Anton Lada (September 25, 1890 – August 28, 1944)[1] was a ragtime, jazz and dance musician.[2] He was a drummer. He played with and was the manager of the Louisiana Five.[3] He recorded on Columbia Records and toured.[4] He performed for dancing and vaudeville shows and made a series of recordings for Emerson Records, Edison Records, and Columbia Records.

Lada on drums with the Louisiana Five

He is credited as co-composer of a number of tunes with Spencer Williams, most successfully the "Arkansas Blues".

After the breakup of his first Louisiana Five, he formed a series of his own bands before launching a new "Original Louisiana Five" band and moving to Hollywood to do film scores.[5]

Lada was born in Prague in the Kingdom of Bohemia and moved with his family to Chicago as a child.[5]

Lada formed various bands and made recordings with them.[6][7]

He composed "Let Us Be Sweethearts Again" with Ernie Erdman in 1921.[8] He copyrighted "Neglected Blues" with Williams.[9]

Harry L. Alford arranged Some of his songs.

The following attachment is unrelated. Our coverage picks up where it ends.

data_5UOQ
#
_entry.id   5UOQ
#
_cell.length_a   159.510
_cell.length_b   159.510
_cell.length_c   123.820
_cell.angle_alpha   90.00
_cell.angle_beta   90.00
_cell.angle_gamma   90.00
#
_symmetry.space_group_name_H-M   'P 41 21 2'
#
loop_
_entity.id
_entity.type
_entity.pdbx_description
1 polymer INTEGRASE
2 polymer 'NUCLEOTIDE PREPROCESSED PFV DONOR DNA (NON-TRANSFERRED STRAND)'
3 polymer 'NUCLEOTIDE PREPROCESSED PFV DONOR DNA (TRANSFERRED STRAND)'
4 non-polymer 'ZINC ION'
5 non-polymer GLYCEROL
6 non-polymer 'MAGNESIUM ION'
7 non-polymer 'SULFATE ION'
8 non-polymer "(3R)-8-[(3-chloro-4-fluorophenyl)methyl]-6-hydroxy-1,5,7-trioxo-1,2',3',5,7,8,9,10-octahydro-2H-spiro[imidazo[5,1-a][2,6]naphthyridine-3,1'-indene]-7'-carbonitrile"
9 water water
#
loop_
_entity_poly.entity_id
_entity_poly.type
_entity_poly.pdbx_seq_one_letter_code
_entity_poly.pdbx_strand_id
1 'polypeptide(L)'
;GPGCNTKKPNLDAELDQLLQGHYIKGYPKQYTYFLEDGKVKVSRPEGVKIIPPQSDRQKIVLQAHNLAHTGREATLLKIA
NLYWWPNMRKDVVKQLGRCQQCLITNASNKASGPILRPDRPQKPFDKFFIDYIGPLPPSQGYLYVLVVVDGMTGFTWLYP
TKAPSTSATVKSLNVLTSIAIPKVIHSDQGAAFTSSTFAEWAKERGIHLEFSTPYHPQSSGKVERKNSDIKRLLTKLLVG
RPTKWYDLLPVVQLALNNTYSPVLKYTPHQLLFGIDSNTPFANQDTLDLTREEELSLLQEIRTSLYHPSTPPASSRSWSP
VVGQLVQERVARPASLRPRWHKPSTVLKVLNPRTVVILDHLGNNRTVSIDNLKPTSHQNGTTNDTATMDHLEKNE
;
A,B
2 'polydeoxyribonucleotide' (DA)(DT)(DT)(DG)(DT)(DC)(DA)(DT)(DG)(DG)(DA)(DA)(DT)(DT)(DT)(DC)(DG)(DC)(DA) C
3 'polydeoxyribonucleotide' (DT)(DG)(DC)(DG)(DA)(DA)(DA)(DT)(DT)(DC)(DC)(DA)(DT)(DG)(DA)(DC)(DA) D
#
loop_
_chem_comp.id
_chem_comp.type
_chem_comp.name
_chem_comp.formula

Discography Edit

  • "Your Voice at Twilight", words by McElbert Moore[10]
  • "Uncle Blues" (1920)[10]
  • "At Parson Jenkins' Ball (1920), words by Ed Sanford and arranged by Ray Brost[10]
  • "Blue Jay Blues" (1920) with Frank Rizzo[10]
  • "California Blossom" (1920), with Spencer Williams[10]

References Edit

  1. ^ "Lada, Anton, 1890–1944 – Full record view – Libraries Australia Search".
  2. ^ "Lada, Anton 1890–1944 [WorldCat Identities]".
  3. ^ lada, [anton; five, louisiana. "Search results from Audio Recording, African Americans, Lada, [Anton], Audio, Popular Songs of the Day, Performing Arts Encyclopedia, Louisiana Five, Available Online". Library of Congress.
  4. ^ "Music Trades". Music Trades Corporation. February 17, 1921 – via Google Books.
  5. ^ a b "Heroes #16: Anton Lada, 1890–1944". November 12, 2019.
  6. ^ Rust, Brian (February 16, 2002). Jazz and Ragtime Records (1897–1942): L-Z, index. Mainspring Press. ISBN 9780967181929 – via Google Books.
  7. ^ Rust, Brian (February 16, 1975). The American Dance Band Discography 1917-1942: Irving Aaronson to Arthur Lange. Arlington House. ISBN 9780870002489 – via Google Books.
  8. ^ Erdman, Ernie; Lada, Anton (January 1, 1921). "Let Us Be Sweethearts Again". Historic Sheet Music Collection.
  9. ^ "Catalog of Copyright Entries: Third series". February 16, 1948 – via Google Books.
  10. ^ a b c d e Office, Library of Congress Copyright (February 17, 1920). "Musical Compositions: Part 3". Library of Congress. – via Google Books.